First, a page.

Body Image, Stress & Environment Biggest Issues for Young Australians
17 November 2010 at 3:32 pm
Body image issues, increasing stress and school/study worries are the leading personal concerns of young Australians, while the environment is the biggest challenge facing the nation, according to the country's largest annual survey of young people.
One in two young Australians list the environment as the most important issue facing the nation, according to the national survey conducted by Christian community service organisation Mission Australia.
The survey tested the views of more than 50,000 young people – the biggest group since the survey began in 2002 – between the ages of 11-24 (98 per cent aged 11-19).
In addition to their concerns it surveys what young people value, who they turn to for advice, what activities they engage in and how they feel about the future.
For the first time the survey asked young people for their unprompted views on the most important issues facing Australia.
The environment topped the list of issues facing Australia, with over 45% of respondents ranking it as a ‘top three’ issue followed by alcohol and drugs (37.1 per cent) and crime, safety and violence (21.0 per cent). Environment was the major issue for all age groups and for both males and females.
The survey found that body image is the leading personal concern for young Australians, and that stress and school/study worries are at far greater levels than in recent years.
When asked to rank their personal concerns from 15 issues, body image was ranked most frequently in the top three by 31.1 per cent of respondents, followed by family conflict at 27.8 per cent and coping with stress at 27.3 per cent.
Coping with stress (18.7 per cent in 2009 – 27.3 per cent in 2010) and school or study problems (17.3 per cent in 2009 – 25.5 per cent in 2010) experienced the greatest increases in concern from last year's survey.
Mission Australia's spokesperson, Anne Hampshire says concern about body image was evenly split between young people worried about their personal appearance and the unrealistic portrayal of 'the perfect body' in the media and elsewhere.
Hampshire says that despite the fact that governments, welfare groups and youth agencies have moved to tackle the issue of poor body image in recent years, there's still a lot of work to do – particularly among young adults where they saw the biggest jump in concern.
Hampshire says that on the issue of environment, its clear from the responses that young people believe urgent action is required on a number of fronts.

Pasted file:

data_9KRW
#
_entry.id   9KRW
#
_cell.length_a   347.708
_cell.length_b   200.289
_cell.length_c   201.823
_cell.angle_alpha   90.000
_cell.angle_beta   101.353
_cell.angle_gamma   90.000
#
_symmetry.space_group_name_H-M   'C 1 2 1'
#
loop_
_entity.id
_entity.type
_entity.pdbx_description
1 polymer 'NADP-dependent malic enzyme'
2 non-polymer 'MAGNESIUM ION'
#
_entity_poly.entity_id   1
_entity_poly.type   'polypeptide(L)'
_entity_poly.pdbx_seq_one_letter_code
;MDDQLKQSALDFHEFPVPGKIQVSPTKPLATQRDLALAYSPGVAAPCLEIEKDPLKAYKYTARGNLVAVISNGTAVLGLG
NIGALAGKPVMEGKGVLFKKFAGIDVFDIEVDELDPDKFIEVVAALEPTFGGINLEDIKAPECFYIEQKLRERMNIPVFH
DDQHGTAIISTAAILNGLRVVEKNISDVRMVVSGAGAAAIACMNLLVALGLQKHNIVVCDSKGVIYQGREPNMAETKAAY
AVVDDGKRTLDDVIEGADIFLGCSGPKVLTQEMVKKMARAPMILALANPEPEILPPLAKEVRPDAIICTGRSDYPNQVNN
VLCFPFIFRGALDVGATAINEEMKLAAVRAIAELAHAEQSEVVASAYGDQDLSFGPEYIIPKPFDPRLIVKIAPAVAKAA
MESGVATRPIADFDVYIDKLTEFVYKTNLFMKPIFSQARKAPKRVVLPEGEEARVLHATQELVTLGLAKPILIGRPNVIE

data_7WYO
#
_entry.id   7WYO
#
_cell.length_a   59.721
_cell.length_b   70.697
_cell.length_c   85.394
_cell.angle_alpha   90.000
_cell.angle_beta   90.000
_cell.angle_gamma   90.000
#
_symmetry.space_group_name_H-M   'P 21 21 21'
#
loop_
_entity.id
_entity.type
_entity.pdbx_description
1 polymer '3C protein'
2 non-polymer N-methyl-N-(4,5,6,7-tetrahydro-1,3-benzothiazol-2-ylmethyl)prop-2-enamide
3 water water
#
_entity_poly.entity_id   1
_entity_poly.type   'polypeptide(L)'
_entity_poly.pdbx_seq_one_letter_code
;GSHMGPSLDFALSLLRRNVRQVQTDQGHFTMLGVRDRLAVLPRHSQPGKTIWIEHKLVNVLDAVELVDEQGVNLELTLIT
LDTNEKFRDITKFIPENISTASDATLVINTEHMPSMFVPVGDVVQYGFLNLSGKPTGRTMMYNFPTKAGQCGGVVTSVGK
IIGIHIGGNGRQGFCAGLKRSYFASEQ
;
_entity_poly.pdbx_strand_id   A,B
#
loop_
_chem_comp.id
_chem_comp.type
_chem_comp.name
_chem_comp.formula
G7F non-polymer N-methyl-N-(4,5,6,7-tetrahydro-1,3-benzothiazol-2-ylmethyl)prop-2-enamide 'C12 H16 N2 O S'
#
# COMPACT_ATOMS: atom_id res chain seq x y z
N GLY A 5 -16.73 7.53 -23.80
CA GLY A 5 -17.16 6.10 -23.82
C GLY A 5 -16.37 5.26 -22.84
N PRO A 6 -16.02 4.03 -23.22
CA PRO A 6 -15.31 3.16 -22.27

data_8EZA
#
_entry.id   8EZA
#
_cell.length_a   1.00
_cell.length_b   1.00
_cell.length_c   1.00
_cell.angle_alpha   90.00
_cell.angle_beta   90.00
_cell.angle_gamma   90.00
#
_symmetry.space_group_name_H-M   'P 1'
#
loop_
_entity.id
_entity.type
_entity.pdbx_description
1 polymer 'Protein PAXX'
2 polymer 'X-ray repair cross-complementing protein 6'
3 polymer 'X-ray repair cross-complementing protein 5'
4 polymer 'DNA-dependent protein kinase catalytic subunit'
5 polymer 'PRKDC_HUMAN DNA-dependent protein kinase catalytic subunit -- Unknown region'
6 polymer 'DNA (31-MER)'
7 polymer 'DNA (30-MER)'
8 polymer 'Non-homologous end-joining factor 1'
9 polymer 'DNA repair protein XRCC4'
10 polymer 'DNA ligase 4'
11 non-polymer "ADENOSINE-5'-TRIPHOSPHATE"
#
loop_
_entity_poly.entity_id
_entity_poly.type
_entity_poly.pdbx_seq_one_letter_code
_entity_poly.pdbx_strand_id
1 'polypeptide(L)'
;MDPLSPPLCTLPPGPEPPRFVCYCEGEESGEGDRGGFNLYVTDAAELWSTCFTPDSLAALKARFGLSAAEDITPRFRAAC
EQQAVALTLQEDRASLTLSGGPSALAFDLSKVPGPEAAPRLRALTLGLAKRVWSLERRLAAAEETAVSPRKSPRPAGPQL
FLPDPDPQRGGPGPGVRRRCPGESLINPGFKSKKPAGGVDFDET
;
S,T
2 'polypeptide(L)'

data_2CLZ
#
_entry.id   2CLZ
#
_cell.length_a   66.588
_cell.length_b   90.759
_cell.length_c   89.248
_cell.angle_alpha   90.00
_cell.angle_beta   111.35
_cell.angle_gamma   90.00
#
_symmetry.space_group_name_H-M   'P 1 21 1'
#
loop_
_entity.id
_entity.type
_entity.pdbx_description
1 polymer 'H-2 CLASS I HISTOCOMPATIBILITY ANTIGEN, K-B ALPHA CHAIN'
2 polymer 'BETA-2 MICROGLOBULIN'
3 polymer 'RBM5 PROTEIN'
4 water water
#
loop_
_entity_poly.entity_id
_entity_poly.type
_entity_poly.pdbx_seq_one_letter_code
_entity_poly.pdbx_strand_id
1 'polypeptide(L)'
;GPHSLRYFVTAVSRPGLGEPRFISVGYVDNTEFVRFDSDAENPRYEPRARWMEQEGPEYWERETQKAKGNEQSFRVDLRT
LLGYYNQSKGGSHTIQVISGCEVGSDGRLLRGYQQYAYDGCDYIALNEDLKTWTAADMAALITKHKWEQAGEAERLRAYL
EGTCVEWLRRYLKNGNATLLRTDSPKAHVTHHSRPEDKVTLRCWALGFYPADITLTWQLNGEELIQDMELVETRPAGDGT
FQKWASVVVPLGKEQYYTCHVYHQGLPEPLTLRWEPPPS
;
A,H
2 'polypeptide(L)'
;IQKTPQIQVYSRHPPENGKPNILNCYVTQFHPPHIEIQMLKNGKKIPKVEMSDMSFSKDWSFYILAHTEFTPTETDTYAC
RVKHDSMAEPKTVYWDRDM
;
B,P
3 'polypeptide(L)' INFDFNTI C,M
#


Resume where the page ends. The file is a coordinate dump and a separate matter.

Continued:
She says young people are particularly keen for government leadership as well as a broad community response to the issue. Young people want Australians of all ages – including themselves – and backgrounds to take personal responsibility for their behaviour and lifestyle and how they impact on the environment.
Hampshire says its important to note that with the question of the biggest issues facing Australia, respondents were given a clean slate – they were asked to provide their own answers, not to rank issues.
One of the significant results in the 2010 survey is a reversal in the decline in the number of young people involved in extra-curricular activities.
Hampshire says the number of young people involved in an arts or cultural activity – such as drama, music or dance -almost halved between the 2008 and 2009 surveys. Hampshire says this has been attributed to the impact of the global financial crisis on family spending.
The 2010 survey has found that activity results have bounced back to 2008 levels, reflecting confidence in the strength of the local economy.
- Almost 50% of the young adult group was involved in volunteer work, with females more likely than males to take part in volunteering. Overall volunteer rates amongst respondents were up from 18% in 2009 to 28% in 2010.
- The use of the internet as a source of advice and support continues to grow, with a quarter of respondents indicating it was a top source of advice and support in 2010, up from one in ten in 2001. Around 40% of the young adult group surveyed identified the internet as a major source of advice. The top three sources of advice and support were friends, parents and relative/family friend.